Some media outlets are covering a new report related to emergency room visits.  Why do we care?  Because the focus is on energy drinks.  This is a perfect opportunity for us to say:  don’t believe the hype!  In fact, there are some really important things you need to know that are not being reported.

First, the reported amount of caffeine in energy drinks is FAR from the truth. The authors of this report inaccurately suggest that the caffeine contained in energy drinks is dramatically higher than other caffeinated beverages, even comparing the amount of caffeine in an average energy drink with that of a 5 ounce cup of coffee. While we know that energy drinks don’t come in 5 ounce containers, we’d like to ask:  when’s the last time you had a 5 ounce cup of coffee?  Clearly this is an unfair comparison.

And there’s more on the caffeine front. One media article included comment from an ER physician stating that three energy drinks had the same amount of caffeine as 15 cups of coffee!  We’re glad this doctor isn’t treating any of us!  Most mainstream energy drinks contain about half the caffeine of a similar size cup of coffeehouse coffee.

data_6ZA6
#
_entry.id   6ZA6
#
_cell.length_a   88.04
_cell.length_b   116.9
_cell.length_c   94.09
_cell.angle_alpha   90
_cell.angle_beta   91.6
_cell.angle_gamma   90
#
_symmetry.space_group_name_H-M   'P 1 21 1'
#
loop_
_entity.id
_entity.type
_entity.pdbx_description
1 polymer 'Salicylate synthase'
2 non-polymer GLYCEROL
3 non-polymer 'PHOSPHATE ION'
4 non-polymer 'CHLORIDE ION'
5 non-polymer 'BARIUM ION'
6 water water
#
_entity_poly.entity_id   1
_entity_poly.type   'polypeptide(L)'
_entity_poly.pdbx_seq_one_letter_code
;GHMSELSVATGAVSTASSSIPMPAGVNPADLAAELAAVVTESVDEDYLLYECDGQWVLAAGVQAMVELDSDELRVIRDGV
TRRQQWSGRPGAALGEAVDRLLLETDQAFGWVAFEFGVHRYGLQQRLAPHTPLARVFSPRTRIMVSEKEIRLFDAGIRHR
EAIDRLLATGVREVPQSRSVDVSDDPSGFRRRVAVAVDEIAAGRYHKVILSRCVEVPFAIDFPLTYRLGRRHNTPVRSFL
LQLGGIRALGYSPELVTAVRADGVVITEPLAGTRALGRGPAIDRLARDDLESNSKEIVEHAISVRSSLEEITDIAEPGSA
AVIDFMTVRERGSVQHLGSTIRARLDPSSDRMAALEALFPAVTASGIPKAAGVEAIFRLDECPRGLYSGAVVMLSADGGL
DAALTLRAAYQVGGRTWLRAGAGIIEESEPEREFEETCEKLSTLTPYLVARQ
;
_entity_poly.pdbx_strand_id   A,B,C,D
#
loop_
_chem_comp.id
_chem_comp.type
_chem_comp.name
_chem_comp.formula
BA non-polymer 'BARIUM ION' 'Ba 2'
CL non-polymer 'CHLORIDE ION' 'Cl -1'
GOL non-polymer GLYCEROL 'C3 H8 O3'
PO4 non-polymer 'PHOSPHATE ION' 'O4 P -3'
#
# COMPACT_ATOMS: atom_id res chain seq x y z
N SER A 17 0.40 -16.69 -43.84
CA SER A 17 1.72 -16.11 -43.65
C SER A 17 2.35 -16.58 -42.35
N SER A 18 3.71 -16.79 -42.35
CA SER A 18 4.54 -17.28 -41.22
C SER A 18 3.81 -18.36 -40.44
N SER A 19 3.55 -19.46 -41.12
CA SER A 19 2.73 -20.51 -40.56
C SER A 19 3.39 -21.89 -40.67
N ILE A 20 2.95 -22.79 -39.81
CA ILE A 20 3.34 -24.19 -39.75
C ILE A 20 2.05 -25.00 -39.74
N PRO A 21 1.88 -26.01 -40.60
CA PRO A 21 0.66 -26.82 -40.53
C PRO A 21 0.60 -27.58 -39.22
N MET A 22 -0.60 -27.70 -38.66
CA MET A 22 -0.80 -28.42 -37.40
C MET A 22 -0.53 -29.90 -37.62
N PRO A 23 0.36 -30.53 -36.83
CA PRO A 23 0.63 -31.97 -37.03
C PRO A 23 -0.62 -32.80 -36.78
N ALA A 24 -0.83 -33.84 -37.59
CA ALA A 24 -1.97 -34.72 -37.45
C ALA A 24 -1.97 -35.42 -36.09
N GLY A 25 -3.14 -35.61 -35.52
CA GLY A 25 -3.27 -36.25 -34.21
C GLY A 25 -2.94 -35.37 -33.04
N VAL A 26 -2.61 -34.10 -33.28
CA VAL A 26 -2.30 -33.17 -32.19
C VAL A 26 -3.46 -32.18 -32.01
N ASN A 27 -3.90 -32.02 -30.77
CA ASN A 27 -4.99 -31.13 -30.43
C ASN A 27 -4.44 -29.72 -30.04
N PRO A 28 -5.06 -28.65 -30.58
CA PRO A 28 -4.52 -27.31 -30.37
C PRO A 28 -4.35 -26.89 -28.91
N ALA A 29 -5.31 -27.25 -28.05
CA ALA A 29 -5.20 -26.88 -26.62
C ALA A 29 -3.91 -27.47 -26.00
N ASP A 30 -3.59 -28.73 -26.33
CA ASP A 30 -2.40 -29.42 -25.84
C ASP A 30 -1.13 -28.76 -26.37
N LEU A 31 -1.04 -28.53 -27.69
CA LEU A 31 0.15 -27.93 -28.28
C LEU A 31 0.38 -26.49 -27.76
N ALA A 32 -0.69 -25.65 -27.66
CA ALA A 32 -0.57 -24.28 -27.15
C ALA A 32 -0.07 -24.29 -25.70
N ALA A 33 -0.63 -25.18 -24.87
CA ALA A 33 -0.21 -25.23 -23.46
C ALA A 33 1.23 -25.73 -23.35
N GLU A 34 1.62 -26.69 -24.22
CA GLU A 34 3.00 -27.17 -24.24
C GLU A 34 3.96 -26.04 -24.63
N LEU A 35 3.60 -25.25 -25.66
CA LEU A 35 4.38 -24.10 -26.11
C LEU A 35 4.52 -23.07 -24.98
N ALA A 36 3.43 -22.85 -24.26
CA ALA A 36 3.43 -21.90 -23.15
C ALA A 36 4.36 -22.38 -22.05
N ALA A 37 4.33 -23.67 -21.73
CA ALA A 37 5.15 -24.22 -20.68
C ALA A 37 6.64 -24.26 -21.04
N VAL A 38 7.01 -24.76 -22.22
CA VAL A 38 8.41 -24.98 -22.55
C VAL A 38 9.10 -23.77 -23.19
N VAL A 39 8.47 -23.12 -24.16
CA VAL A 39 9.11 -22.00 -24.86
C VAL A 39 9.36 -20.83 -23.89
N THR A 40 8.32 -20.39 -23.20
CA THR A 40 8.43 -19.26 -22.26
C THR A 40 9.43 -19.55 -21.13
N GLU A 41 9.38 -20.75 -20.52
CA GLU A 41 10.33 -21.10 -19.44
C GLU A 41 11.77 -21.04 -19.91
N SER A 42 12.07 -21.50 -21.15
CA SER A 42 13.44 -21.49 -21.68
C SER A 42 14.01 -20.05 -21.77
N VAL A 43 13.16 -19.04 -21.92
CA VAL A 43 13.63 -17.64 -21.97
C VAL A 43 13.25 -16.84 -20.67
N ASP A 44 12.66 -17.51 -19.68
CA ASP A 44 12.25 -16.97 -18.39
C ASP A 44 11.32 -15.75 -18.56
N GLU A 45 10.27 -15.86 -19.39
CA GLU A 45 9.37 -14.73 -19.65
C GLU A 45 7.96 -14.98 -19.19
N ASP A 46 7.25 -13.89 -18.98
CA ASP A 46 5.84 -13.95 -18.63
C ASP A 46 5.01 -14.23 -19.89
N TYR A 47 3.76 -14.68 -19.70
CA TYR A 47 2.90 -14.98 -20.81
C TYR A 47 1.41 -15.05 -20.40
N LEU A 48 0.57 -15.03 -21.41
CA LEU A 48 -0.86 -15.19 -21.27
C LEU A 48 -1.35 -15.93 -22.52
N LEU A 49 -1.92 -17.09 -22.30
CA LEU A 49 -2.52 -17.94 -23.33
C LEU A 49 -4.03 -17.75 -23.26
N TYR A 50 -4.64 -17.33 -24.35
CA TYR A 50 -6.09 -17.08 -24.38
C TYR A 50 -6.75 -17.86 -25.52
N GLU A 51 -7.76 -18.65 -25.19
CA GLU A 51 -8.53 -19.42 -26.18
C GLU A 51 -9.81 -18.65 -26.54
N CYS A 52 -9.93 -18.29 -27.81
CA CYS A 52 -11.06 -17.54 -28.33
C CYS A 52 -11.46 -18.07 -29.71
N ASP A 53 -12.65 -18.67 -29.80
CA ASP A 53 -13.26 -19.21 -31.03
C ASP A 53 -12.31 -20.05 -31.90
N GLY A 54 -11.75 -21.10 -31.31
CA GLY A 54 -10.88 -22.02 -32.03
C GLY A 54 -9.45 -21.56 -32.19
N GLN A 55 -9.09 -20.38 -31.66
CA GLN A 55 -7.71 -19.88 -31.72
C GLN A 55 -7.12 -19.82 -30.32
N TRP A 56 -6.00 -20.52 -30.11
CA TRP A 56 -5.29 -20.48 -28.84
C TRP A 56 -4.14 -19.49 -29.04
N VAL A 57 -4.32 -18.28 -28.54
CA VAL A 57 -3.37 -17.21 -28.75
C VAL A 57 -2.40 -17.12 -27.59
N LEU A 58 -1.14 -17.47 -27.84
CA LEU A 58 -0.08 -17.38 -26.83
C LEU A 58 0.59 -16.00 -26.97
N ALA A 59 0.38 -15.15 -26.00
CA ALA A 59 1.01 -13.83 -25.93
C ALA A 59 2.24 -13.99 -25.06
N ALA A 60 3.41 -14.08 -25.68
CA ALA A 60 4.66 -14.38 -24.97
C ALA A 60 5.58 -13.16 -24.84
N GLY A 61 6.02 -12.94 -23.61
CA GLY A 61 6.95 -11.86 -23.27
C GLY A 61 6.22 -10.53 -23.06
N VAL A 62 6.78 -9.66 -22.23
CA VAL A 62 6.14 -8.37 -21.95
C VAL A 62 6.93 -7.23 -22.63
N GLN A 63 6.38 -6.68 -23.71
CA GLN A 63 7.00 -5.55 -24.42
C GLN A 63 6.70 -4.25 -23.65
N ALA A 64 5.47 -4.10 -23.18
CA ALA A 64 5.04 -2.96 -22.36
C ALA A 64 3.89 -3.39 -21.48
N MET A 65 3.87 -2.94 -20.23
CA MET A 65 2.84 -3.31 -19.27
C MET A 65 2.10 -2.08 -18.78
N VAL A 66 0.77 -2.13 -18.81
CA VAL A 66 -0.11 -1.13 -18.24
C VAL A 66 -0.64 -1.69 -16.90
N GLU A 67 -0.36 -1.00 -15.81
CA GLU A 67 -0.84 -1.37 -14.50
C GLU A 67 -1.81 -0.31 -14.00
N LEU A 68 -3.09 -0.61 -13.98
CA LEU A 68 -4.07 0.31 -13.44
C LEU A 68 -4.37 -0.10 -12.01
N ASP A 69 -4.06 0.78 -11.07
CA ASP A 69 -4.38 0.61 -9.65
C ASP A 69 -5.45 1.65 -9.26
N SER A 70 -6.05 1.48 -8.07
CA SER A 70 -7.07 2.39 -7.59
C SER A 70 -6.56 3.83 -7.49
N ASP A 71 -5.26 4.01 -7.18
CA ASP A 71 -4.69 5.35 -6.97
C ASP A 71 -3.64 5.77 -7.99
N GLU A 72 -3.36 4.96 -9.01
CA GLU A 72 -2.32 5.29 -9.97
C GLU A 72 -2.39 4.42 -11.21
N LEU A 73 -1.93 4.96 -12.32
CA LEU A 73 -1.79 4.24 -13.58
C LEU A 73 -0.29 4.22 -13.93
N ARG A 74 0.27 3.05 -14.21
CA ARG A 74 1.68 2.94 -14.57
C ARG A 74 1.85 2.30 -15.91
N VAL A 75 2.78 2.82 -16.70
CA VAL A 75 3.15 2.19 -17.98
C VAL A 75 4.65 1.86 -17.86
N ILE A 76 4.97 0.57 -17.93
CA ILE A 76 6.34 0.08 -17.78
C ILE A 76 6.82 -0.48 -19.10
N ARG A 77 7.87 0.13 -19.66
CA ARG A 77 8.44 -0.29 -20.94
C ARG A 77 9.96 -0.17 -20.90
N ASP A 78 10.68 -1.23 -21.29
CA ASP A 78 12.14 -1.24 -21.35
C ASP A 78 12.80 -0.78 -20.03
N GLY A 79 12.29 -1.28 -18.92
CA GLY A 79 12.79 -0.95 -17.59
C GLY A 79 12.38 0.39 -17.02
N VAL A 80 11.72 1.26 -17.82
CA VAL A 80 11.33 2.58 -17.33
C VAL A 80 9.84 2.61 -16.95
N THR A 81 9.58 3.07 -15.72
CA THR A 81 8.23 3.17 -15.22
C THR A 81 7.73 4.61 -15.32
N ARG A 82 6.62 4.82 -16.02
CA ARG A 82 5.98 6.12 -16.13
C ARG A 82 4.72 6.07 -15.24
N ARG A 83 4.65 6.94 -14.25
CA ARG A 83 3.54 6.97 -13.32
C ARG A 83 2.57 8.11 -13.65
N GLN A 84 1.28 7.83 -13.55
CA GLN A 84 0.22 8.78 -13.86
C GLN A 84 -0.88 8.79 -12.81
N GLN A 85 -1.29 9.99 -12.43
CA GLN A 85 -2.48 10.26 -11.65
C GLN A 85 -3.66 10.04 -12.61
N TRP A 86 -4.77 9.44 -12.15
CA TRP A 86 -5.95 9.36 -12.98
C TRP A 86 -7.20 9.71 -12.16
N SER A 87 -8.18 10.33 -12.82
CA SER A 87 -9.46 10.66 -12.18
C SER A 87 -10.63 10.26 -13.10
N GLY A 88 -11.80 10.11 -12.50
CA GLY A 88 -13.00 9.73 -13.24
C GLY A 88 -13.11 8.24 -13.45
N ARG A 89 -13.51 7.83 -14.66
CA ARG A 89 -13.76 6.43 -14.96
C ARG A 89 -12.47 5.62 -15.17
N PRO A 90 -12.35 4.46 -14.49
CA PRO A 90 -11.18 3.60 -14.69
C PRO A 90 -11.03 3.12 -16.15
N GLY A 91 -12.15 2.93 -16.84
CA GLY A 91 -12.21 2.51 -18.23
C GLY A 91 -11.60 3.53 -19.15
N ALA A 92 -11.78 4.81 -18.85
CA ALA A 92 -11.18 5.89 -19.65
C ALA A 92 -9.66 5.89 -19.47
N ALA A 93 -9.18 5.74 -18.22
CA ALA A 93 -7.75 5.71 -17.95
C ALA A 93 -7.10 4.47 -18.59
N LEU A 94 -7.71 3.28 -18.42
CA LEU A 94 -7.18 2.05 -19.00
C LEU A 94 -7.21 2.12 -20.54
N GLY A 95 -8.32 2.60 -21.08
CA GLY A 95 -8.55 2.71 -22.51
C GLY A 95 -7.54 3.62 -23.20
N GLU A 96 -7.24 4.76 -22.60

And if you were to read the DAWN Report, there’s a lot you wouldn’t know - like what symptoms brought these patients to the ER in the first place, what their overall health was, or even if they’ve accurately self-reported what they’ve consumed or ingested.

What the report does show is that of the 136 million emergency room visits in a year, less than two one-hundredths of a percent are allegedly related to energy drinks. And the report also shows that 42 percent of the alleged energy drink-related ER visits were by someone who had admitted to consuming alcohol or taking illegal substances or pharmaceuticals.  So whether or not they also had an energy drink may be irrelevant.  We also have no idea about how much total caffeine they may have consumed – such as from coffee or other caffeinated products.

So here’s what we know:  don’t base whether or not you should drink energy drinks on this report.  There’s a number of omissions, and as many inaccuracies.